Study limitations Punjab province of Pakistan is an admixture of populations that is culturally similar but even though ethnically/linguistically and genetically different races/tribes live in different regions of Pakistani-Punjab. Our study mainly covered Northern and Central Punjab with limited sample size; therefore, studies with increased sample size are suggested from different regions of Punjab which may help in better understanding the role of ADAM33 gene’s SNP variants against asthma susceptibility.

In conclusion, we did not find any significant association of the rs2280089, rs2280090 and rs2280091 SNPs with susceptibility to asthma in allelic or genotypic models in this Central and Northern Punjabi population. Haplotype analyses results were also nonsignificant for these SNPs in terms of asthma susceptibility. The findings of this study report a very strong LD among the studied SNPs, along with a statistically non-significant association with asthma disease in Northern and Central Punjab. These findings support the hypothesis that genetic association of ADAM33 gene’s polymorphic variants against asthma susceptibility is ethnicity-specific. Further similar studies may enhance our ethnicity-based knowledge regarding asthma progression in order to develop customized approaches for more accurate diagnosis and prognosis in ethnically varied populations.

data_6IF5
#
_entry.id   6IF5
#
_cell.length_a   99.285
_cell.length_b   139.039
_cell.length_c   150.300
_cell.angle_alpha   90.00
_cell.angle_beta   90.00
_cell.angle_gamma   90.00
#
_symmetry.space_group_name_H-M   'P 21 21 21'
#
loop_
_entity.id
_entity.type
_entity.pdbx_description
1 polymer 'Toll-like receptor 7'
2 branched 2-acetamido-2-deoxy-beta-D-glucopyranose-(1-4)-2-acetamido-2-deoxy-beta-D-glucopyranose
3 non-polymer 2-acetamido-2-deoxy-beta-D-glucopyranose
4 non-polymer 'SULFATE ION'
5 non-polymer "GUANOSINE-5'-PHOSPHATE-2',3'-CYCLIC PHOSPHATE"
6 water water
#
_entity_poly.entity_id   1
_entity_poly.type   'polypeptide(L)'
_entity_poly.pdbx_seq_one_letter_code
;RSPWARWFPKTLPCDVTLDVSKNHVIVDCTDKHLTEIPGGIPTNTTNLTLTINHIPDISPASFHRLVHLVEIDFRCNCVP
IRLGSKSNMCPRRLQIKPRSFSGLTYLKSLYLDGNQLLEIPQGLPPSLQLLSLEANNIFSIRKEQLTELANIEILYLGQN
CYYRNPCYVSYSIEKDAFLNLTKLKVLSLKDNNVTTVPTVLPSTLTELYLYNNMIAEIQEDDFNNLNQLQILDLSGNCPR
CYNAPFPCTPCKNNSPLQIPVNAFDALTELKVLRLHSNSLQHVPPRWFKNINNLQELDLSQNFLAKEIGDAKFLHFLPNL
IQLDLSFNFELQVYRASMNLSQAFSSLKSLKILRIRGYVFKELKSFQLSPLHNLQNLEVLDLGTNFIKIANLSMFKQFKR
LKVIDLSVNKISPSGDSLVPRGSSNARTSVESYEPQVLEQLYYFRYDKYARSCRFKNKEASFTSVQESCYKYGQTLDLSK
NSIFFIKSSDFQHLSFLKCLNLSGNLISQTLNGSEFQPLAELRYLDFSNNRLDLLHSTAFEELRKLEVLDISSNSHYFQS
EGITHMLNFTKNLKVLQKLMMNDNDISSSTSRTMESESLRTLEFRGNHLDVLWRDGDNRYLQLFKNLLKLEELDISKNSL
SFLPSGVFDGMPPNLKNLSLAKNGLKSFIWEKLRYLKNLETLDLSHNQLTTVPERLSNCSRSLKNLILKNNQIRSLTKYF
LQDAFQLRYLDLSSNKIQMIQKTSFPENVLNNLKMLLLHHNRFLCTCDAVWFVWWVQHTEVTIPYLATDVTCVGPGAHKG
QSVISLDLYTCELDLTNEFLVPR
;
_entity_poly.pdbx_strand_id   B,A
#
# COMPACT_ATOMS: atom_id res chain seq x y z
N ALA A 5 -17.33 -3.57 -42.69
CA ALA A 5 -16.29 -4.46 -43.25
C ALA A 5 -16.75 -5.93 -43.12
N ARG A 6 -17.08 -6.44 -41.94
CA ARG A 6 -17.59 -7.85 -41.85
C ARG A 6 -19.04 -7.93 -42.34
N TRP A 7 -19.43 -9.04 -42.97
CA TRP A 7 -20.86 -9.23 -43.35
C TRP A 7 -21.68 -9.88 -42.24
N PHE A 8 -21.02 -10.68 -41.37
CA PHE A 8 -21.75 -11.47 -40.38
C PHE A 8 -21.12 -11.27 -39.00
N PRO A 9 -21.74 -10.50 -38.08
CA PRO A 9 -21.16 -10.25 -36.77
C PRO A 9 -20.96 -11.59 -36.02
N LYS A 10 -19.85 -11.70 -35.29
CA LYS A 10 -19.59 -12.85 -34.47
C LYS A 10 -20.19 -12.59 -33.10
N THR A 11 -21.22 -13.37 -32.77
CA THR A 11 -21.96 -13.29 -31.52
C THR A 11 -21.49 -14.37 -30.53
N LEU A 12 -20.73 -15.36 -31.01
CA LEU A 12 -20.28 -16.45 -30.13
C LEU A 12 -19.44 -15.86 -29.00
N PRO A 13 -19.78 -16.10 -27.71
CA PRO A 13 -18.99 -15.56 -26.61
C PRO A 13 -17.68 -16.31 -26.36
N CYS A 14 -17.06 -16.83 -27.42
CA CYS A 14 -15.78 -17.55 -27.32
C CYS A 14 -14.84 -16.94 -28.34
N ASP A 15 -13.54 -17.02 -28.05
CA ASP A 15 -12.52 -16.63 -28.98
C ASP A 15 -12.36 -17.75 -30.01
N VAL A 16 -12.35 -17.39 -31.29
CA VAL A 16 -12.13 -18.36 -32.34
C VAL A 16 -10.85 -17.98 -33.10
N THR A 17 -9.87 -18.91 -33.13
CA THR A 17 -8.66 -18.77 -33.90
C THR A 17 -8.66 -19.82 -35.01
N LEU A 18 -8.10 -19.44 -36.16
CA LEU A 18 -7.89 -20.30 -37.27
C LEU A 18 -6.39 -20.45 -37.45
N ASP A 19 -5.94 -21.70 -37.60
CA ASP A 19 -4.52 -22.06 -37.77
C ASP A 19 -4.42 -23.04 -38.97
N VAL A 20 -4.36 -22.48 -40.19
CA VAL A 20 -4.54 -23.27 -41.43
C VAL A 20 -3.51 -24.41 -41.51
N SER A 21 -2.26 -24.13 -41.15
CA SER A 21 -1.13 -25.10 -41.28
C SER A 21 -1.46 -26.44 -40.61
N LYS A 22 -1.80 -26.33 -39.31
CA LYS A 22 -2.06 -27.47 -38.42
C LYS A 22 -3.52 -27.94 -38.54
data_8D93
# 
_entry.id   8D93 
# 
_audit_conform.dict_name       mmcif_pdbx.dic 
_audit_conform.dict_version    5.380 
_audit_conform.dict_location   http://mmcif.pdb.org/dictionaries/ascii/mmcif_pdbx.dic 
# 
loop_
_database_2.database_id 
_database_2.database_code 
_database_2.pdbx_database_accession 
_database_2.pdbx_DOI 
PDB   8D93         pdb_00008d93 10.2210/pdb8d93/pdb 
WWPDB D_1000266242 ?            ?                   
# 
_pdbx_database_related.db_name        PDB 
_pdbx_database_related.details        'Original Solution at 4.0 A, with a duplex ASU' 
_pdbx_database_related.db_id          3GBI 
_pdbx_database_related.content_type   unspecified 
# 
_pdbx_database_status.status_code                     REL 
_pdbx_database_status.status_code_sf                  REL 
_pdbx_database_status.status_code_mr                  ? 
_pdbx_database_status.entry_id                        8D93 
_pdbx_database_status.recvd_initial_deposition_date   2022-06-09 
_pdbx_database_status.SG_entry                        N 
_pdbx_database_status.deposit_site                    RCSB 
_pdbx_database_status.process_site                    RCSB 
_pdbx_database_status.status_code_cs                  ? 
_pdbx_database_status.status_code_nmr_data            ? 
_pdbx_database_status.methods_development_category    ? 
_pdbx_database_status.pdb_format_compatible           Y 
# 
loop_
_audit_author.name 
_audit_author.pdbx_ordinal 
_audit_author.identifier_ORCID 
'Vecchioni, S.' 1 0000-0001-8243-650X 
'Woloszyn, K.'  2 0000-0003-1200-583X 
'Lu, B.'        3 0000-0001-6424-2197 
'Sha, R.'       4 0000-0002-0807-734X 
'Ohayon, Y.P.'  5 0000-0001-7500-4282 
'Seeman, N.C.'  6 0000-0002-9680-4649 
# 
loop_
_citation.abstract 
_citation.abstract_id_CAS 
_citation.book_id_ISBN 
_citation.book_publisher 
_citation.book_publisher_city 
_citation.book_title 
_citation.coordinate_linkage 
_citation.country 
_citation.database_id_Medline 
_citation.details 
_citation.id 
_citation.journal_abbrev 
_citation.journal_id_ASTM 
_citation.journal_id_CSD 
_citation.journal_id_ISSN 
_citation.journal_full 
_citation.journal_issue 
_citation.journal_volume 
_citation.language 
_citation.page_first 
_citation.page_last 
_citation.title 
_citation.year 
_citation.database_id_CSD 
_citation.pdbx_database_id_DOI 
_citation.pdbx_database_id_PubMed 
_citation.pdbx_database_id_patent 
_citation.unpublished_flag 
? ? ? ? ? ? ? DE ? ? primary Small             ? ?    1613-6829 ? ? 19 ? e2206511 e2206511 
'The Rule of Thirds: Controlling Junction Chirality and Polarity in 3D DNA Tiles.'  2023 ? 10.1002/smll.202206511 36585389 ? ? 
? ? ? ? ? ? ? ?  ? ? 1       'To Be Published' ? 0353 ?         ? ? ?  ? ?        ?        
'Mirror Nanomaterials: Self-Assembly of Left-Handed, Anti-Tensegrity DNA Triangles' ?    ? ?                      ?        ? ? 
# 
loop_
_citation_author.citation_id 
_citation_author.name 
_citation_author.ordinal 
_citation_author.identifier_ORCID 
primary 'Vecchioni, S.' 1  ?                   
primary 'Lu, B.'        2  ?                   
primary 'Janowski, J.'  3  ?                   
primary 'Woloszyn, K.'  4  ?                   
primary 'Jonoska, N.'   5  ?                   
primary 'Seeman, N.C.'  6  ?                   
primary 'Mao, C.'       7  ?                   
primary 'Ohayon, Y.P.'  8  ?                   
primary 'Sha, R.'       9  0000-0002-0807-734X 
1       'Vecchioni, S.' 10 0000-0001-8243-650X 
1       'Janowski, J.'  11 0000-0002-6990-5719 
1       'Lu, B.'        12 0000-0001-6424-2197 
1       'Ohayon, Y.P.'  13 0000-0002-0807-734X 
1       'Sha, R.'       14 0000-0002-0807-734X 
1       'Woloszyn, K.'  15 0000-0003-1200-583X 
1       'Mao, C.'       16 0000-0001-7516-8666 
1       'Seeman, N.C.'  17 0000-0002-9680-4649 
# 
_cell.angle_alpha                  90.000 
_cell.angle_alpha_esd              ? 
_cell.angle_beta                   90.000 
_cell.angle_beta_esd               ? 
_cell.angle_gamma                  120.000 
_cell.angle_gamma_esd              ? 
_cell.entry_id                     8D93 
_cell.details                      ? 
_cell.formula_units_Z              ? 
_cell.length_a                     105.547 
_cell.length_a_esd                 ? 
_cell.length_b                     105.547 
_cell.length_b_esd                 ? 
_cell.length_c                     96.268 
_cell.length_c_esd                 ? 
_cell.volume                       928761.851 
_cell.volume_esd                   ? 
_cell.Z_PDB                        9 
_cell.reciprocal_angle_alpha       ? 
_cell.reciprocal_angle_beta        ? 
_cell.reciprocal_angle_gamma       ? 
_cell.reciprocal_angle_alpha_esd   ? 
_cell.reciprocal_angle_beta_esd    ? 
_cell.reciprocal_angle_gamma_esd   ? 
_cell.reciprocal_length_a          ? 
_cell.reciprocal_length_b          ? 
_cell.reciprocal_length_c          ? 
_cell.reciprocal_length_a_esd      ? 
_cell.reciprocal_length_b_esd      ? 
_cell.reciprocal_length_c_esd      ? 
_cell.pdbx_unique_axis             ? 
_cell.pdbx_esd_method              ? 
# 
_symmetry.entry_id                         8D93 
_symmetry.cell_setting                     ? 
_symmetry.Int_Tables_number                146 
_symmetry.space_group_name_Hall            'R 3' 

Acknowledgment

We would like to thank Editage (www.editage.com) for English language editing.

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Disclosure. Authors have no conflict of interests, and the work was not supported or funded by any drug company.